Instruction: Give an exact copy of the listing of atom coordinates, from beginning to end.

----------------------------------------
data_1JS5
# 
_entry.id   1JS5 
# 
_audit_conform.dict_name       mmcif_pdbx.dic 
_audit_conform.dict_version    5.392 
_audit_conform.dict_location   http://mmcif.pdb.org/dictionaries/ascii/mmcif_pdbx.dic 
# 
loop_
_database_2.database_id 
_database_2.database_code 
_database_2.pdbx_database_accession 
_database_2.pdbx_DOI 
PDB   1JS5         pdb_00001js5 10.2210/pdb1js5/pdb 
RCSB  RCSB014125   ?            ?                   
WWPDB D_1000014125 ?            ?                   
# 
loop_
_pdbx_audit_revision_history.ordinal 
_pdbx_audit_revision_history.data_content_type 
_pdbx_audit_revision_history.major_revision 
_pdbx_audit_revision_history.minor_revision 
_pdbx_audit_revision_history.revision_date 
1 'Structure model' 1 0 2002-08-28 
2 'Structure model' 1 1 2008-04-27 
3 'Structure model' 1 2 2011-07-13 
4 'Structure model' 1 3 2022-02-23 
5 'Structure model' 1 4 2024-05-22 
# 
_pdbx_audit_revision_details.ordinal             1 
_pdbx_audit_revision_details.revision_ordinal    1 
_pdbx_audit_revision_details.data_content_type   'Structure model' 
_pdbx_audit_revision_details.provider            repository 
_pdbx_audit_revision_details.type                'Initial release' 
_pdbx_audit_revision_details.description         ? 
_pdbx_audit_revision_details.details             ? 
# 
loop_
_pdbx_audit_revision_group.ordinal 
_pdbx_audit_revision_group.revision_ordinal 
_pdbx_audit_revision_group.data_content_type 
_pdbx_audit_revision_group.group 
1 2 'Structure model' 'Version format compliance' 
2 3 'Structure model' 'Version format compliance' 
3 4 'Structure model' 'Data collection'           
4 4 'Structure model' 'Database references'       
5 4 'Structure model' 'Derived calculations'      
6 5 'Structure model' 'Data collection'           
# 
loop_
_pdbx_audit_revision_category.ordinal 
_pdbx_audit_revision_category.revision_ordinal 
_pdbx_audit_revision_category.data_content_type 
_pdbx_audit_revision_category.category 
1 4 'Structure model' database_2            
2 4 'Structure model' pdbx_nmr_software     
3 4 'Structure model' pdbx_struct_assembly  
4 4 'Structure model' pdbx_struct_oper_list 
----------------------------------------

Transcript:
data_1JS5
# 
_entry.id   1JS5 
# 
_audit_conform.dict_name       mmcif_pdbx.dic 
_audit_conform.dict_version    5.392 
_audit_conform.dict_location   http://mmcif.pdb.org/dictionaries/ascii/mmcif_pdbx.dic 
# 
loop_
_database_2.database_id 
_database_2.database_code 
_database_2.pdbx_database_accession 
_database_2.pdbx_DOI 
PDB   1JS5         pdb_00001js5 10.2210/pdb1js5/pdb 
RCSB  RCSB014125   ?            ?                   
WWPDB D_1000014125 ?            ?                   
# 
loop_
_pdbx_audit_revision_history.ordinal 
_pdbx_audit_revision_history.data_content_type 
_pdbx_audit_revision_history.major_revision 
_pdbx_audit_revision_history.minor_revision 
_pdbx_audit_revision_history.revision_date 
1 'Structure model' 1 0 2002-08-28 
2 'Structure model' 1 1 2008-04-27 
3 'Structure model' 1 2 2011-07-13 
4 'Structure model' 1 3 2022-02-23 
5 'Structure model' 1 4 2024-05-22 
# 
_pdbx_audit_revision_details.ordinal             1 
_pdbx_audit_revision_details.revision_ordinal    1 
_pdbx_audit_revision_details.data_content_type   'Structure model' 
_pdbx_audit_revision_details.provider            repository 
_pdbx_audit_revision_details.type                'Initial release' 
_pdbx_audit_revision_details.description         ? 
_pdbx_audit_revision_details.details             ? 
# 
loop_
_pdbx_audit_revision_group.ordinal 
_pdbx_audit_revision_group.revision_ordinal 
_pdbx_audit_revision_group.data_content_type 
_pdbx_audit_revision_group.group 
1 2 'Structure model' 'Version format compliance' 
2 3 'Structure model' 'Version format compliance' 
3 4 'Structure model' 'Data collection'           
4 4 'Structure model' 'Database references'       
5 4 'Structure model' 'Derived calculations'      
6 5 'Structure model' 'Data collection'           
# 
loop_
_pdbx_audit_revision_category.ordinal 
_pdbx_audit_revision_category.revision_ordinal 
_pdbx_audit_revision_category.data_content_type 
_pdbx_audit_revision_category.category 
1 4 'Structure model' database_2            
2 4 'Structure model' pdbx_nmr_software     
3 4 'Structure model' pdbx_struct_assembly  
4 4 'Structure model' pdbx_struct_oper_list 